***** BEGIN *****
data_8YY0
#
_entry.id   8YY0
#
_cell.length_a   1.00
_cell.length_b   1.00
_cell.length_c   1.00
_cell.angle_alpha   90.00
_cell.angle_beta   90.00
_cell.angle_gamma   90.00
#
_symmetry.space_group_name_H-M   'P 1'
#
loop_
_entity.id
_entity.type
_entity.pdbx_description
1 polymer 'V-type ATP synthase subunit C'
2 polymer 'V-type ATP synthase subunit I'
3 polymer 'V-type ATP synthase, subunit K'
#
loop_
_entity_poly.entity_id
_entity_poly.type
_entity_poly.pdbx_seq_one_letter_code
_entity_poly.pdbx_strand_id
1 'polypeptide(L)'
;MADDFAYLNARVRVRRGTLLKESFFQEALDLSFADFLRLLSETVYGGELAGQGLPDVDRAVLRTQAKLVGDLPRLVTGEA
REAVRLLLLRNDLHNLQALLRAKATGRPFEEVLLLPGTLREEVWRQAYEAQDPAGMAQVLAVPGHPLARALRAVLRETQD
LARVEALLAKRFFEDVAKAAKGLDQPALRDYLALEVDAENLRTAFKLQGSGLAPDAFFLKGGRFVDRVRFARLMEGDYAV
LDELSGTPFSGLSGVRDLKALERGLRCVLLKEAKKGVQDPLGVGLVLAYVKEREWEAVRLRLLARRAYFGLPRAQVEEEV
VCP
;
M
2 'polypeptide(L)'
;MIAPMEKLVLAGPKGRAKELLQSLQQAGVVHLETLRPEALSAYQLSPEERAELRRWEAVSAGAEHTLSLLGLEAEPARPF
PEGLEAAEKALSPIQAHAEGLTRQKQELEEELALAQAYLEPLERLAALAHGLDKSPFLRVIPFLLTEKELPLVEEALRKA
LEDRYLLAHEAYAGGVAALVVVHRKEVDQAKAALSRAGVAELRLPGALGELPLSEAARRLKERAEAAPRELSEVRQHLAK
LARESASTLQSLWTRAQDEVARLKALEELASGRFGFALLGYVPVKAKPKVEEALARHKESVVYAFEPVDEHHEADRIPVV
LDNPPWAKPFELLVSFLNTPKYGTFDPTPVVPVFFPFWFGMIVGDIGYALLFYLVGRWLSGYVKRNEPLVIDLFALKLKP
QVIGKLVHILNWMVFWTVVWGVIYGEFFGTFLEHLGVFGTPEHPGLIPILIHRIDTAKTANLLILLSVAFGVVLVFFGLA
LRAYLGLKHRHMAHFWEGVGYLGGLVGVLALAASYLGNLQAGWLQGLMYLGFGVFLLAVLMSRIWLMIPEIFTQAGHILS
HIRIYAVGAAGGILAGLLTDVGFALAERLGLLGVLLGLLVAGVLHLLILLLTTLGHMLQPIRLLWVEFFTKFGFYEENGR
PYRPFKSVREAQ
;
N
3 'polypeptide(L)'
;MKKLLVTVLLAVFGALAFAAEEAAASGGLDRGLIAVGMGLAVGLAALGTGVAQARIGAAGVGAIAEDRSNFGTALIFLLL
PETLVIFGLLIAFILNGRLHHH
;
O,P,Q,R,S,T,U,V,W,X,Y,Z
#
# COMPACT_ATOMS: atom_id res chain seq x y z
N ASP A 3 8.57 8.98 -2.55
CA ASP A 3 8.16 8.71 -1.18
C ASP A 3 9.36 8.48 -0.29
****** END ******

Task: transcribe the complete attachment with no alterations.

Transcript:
data_8YY0
#
_entry.id   8YY0
#
_cell.length_a   1.00
_cell.length_b   1.00
_cell.length_c   1.00
_cell.angle_alpha   90.00
_cell.angle_beta   90.00
_cell.angle_gamma   90.00
#
_symmetry.space_group_name_H-M   'P 1'
#
loop_
_entity.id
_entity.type
_entity.pdbx_description
1 polymer 'V-type ATP synthase subunit C'
2 polymer 'V-type ATP synthase subunit I'
3 polymer 'V-type ATP synthase, subunit K'
#
loop_
_entity_poly.entity_id
_entity_poly.type
_entity_poly.pdbx_seq_one_letter_code
_entity_poly.pdbx_strand_id
1 'polypeptide(L)'
;MADDFAYLNARVRVRRGTLLKESFFQEALDLSFADFLRLLSETVYGGELAGQGLPDVDRAVLRTQAKLVGDLPRLVTGEA
REAVRLLLLRNDLHNLQALLRAKATGRPFEEVLLLPGTLREEVWRQAYEAQDPAGMAQVLAVPGHPLARALRAVLRETQD
LARVEALLAKRFFEDVAKAAKGLDQPALRDYLALEVDAENLRTAFKLQGSGLAPDAFFLKGGRFVDRVRFARLMEGDYAV
LDELSGTPFSGLSGVRDLKALERGLRCVLLKEAKKGVQDPLGVGLVLAYVKEREWEAVRLRLLARRAYFGLPRAQVEEEV
VCP
;
M
2 'polypeptide(L)'
;MIAPMEKLVLAGPKGRAKELLQSLQQAGVVHLETLRPEALSAYQLSPEERAELRRWEAVSAGAEHTLSLLGLEAEPARPF
PEGLEAAEKALSPIQAHAEGLTRQKQELEEELALAQAYLEPLERLAALAHGLDKSPFLRVIPFLLTEKELPLVEEALRKA
LEDRYLLAHEAYAGGVAALVVVHRKEVDQAKAALSRAGVAELRLPGALGELPLSEAARRLKERAEAAPRELSEVRQHLAK
LARESASTLQSLWTRAQDEVARLKALEELASGRFGFALLGYVPVKAKPKVEEALARHKESVVYAFEPVDEHHEADRIPVV
LDNPPWAKPFELLVSFLNTPKYGTFDPTPVVPVFFPFWFGMIVGDIGYALLFYLVGRWLSGYVKRNEPLVIDLFALKLKP
QVIGKLVHILNWMVFWTVVWGVIYGEFFGTFLEHLGVFGTPEHPGLIPILIHRIDTAKTANLLILLSVAFGVVLVFFGLA
LRAYLGLKHRHMAHFWEGVGYLGGLVGVLALAASYLGNLQAGWLQGLMYLGFGVFLLAVLMSRIWLMIPEIFTQAGHILS
HIRIYAVGAAGGILAGLLTDVGFALAERLGLLGVLLGLLVAGVLHLLILLLTTLGHMLQPIRLLWVEFFTKFGFYEENGR
PYRPFKSVREAQ
;
N
3 'polypeptide(L)'
;MKKLLVTVLLAVFGALAFAAEEAAASGGLDRGLIAVGMGLAVGLAALGTGVAQARIGAAGVGAIAEDRSNFGTALIFLLL
PETLVIFGLLIAFILNGRLHHH
;
O,P,Q,R,S,T,U,V,W,X,Y,Z
#
# COMPACT_ATOMS: atom_id res chain seq x y z
N ASP A 3 8.57 8.98 -2.55
CA ASP A 3 8.16 8.71 -1.18
C ASP A 3 9.36 8.48 -0.29